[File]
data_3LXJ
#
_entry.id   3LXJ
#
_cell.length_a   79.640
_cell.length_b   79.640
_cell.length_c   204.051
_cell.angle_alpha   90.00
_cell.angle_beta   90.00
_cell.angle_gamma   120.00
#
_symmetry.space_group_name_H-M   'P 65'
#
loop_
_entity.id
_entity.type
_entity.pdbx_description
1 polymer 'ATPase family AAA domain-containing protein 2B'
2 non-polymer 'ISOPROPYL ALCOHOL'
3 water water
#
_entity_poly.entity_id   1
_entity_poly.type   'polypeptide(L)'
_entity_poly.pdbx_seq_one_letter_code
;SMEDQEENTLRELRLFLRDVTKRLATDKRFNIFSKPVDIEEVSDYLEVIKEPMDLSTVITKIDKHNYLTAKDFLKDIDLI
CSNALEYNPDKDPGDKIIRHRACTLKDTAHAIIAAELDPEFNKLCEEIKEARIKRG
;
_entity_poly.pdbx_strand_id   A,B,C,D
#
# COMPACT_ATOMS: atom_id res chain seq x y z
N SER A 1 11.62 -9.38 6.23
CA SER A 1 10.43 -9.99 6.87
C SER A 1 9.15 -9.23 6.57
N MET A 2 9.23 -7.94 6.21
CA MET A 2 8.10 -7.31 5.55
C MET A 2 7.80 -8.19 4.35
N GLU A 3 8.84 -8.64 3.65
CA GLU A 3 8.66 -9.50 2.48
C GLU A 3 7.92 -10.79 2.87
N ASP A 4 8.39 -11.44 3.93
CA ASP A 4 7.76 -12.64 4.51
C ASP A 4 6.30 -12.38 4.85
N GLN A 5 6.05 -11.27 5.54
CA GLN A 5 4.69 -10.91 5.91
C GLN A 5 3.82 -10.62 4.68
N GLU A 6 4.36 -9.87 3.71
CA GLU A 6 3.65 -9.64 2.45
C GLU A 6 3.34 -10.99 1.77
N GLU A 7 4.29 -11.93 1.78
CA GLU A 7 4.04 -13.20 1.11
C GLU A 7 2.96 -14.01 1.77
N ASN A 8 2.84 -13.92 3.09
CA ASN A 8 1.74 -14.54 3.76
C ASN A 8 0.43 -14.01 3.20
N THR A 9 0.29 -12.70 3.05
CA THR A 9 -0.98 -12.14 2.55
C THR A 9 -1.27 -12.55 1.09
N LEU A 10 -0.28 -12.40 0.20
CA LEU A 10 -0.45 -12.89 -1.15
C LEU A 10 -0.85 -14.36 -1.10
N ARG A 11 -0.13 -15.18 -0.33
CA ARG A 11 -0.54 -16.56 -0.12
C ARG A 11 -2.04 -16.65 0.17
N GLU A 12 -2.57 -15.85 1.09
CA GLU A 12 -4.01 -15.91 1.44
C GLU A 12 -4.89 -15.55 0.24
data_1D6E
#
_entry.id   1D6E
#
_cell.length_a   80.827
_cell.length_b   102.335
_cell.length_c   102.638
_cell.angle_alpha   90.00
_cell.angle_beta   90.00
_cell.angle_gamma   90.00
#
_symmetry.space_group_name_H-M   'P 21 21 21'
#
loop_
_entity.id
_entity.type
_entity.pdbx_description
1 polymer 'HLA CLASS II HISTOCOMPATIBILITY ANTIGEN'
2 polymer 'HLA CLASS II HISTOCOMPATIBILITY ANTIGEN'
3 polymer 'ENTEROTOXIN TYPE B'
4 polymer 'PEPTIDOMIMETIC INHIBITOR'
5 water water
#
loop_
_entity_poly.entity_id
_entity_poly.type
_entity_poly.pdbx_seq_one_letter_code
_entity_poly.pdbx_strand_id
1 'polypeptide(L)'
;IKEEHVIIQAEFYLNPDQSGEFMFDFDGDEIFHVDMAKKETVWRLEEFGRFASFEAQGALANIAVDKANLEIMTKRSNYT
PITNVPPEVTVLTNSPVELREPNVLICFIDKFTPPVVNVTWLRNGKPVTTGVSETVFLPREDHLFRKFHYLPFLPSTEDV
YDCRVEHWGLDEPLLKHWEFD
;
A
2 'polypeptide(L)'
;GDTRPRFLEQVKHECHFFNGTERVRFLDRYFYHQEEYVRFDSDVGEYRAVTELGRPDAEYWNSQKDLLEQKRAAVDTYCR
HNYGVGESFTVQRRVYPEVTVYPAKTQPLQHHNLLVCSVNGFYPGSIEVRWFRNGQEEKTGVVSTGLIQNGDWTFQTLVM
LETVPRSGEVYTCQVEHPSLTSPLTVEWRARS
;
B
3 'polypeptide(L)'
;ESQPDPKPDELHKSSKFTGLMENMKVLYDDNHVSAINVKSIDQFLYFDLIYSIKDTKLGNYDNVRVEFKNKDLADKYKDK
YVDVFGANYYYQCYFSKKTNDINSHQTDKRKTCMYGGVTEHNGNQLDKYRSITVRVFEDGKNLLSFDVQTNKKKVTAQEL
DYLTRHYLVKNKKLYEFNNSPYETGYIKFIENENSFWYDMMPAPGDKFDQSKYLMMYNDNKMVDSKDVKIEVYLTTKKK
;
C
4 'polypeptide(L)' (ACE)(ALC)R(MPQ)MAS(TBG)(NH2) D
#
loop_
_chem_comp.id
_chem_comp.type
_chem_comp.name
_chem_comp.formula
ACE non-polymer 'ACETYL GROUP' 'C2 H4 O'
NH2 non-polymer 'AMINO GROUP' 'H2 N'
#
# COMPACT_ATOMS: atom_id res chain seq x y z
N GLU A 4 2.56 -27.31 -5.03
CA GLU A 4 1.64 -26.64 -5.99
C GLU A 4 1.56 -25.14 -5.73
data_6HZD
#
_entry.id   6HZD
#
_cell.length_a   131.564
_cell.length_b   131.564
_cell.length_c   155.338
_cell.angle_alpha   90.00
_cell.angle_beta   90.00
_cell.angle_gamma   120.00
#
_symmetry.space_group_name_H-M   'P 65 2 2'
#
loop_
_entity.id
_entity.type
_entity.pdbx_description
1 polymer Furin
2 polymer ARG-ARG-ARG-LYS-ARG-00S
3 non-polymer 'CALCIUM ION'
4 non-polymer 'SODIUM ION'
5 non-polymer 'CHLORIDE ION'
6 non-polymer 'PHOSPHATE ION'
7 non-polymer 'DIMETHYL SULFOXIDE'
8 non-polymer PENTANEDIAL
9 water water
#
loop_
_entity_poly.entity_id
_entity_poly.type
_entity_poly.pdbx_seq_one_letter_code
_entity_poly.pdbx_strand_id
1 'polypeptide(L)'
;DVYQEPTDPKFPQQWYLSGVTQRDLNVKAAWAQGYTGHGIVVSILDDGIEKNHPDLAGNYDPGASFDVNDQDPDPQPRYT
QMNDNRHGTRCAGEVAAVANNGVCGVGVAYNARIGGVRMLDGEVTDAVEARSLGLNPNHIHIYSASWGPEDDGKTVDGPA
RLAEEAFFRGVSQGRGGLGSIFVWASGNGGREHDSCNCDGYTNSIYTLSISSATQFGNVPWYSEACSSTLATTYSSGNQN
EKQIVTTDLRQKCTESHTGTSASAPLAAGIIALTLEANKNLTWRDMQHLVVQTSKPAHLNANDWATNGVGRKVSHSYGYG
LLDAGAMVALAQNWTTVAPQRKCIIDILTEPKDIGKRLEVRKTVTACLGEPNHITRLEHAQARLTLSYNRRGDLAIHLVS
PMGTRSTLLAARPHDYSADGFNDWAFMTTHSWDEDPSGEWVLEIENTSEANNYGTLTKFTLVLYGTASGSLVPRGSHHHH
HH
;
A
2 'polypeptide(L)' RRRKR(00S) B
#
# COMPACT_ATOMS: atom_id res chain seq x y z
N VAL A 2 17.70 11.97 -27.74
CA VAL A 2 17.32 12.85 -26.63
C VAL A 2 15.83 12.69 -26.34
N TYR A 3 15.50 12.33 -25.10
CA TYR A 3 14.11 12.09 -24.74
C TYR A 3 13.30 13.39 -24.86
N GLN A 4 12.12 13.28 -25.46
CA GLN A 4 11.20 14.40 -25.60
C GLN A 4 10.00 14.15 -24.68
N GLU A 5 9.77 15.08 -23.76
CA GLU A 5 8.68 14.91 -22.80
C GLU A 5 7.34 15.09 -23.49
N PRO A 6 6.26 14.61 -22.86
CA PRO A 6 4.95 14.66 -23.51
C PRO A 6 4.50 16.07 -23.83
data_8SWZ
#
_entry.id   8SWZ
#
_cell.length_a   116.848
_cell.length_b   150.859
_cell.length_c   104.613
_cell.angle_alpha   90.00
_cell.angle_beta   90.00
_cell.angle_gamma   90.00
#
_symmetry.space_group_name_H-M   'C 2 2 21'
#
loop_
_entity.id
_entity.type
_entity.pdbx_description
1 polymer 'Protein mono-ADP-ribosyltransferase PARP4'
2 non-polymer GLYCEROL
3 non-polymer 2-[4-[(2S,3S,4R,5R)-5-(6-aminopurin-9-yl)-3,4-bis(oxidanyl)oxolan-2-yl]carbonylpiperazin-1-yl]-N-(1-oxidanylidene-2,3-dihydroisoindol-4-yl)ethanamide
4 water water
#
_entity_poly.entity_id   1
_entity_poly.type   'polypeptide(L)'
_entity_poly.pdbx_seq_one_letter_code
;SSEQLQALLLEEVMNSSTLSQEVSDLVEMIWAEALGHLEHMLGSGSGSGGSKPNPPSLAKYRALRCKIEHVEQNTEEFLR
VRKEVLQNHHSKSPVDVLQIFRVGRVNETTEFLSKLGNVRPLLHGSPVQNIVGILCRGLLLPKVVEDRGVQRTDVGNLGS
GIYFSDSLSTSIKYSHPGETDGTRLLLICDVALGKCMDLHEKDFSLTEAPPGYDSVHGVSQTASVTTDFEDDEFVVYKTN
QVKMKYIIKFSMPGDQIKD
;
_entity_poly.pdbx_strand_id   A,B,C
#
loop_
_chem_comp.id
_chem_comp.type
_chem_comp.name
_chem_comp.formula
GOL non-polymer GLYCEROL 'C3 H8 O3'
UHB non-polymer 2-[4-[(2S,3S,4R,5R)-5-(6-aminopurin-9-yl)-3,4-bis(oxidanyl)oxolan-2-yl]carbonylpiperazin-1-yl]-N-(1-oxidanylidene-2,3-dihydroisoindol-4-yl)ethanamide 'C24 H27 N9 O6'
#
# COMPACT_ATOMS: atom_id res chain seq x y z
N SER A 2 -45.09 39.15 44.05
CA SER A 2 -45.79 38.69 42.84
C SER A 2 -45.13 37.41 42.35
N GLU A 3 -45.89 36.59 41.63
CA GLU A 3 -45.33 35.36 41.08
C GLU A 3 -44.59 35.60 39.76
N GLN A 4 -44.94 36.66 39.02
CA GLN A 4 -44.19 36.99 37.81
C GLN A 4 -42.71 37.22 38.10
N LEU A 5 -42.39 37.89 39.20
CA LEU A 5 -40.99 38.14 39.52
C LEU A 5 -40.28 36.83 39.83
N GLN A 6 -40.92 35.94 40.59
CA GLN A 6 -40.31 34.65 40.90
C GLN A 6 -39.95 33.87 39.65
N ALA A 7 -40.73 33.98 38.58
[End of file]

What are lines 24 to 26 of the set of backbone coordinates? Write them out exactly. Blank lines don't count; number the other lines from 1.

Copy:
_entity_poly.pdbx_seq_one_letter_code
;SMEDQEENTLRELRLFLRDVTKRLATDKRFNIFSKPVDIEEVSDYLEVIKEPMDLSTVITKIDKHNYLTAKDFLKDIDLI
CSNALEYNPDKDPGDKIIRHRACTLKDTAHAIIAAELDPEFNKLCEEIKEARIKRG